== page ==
Thursday, June 29, 2006
So Much For Securing The Border With National Guard Troops
Unfortunately for the administration, the National Guard Bureau spokesman couldn't respond to the Associated Press because he's in Iraq.
SACRAMENTO — The Bush administration has been unable to muster even half the 2,500 National Guardsmen it planned to have on the Mexican border by the end of June, officials in the border states said. The head of the National Guard Bureau disputed that tally and said the goal would be met by Friday.
As of Thursday, the next-to-last day of the month, fewer than 1,000 troops were in place, according to military officials in Texas, California, New Mexico and Arizona.
President Bush's plan called for all 50 states to send troops. But only 10 states — including the four border states — have signed commitments.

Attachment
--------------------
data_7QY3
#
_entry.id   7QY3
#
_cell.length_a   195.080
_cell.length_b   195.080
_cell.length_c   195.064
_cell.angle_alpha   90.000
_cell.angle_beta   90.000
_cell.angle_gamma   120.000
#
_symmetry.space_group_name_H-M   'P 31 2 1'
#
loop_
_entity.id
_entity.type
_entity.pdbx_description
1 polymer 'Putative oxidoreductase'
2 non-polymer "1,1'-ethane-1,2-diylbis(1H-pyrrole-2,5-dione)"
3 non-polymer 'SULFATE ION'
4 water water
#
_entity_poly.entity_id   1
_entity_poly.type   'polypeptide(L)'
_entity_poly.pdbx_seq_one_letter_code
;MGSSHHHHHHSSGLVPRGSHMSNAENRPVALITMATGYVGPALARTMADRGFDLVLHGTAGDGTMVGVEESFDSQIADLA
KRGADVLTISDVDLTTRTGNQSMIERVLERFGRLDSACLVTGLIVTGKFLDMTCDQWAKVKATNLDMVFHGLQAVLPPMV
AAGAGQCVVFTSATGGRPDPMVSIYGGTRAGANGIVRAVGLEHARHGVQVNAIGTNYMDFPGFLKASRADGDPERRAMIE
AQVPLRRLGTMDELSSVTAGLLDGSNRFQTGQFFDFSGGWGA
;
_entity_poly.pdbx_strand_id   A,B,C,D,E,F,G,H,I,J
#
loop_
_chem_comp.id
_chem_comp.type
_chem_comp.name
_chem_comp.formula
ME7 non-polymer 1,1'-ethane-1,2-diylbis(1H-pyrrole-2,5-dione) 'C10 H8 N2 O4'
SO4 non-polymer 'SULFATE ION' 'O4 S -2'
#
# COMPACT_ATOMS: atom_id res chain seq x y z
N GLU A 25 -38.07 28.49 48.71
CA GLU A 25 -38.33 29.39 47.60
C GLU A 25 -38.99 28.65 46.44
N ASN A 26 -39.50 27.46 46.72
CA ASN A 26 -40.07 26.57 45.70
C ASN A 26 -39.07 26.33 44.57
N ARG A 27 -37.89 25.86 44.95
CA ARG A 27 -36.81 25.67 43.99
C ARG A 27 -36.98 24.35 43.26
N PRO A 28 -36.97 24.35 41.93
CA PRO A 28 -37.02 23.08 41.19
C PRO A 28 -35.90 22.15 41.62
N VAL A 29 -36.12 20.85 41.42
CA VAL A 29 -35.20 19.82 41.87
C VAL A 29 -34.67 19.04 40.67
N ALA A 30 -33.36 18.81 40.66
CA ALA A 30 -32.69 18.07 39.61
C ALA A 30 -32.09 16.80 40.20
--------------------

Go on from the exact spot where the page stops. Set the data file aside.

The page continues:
Some state officials have argued that they cannot free up Guardsmen because of flooding in the East, wildfires in the West or the prospect of hurricanes in the South.
"It's not a combat priority. It is a volunteer mission," said Kristine Munn, spokeswoman for the National Guard Bureau, an arm of the Pentagon, "so it's a question of balancing the needs of the Border Patrol with the needs of 54 states and territories, and all those balls roll in different directions."
Bush's plan called for 2,500 troops to be on the border in support roles by June 30, and 6,000 by the end of July. But officials in the border states said the Guard won't reach the 2,500 target until early to mid-July and will likely need longer to meet the 6,000 mark.
"The magical numbers coming out of Washington are not going to happen, definitely not by Friday," said Maj. Paul Ellis, a spokesman for the Arizona National Guard.
A White House spokesman declined to comment, referring questions to the National Guard Bureau.
Can't wait to hear what Lou Dobbs has to say about this story tomorrow on CNN.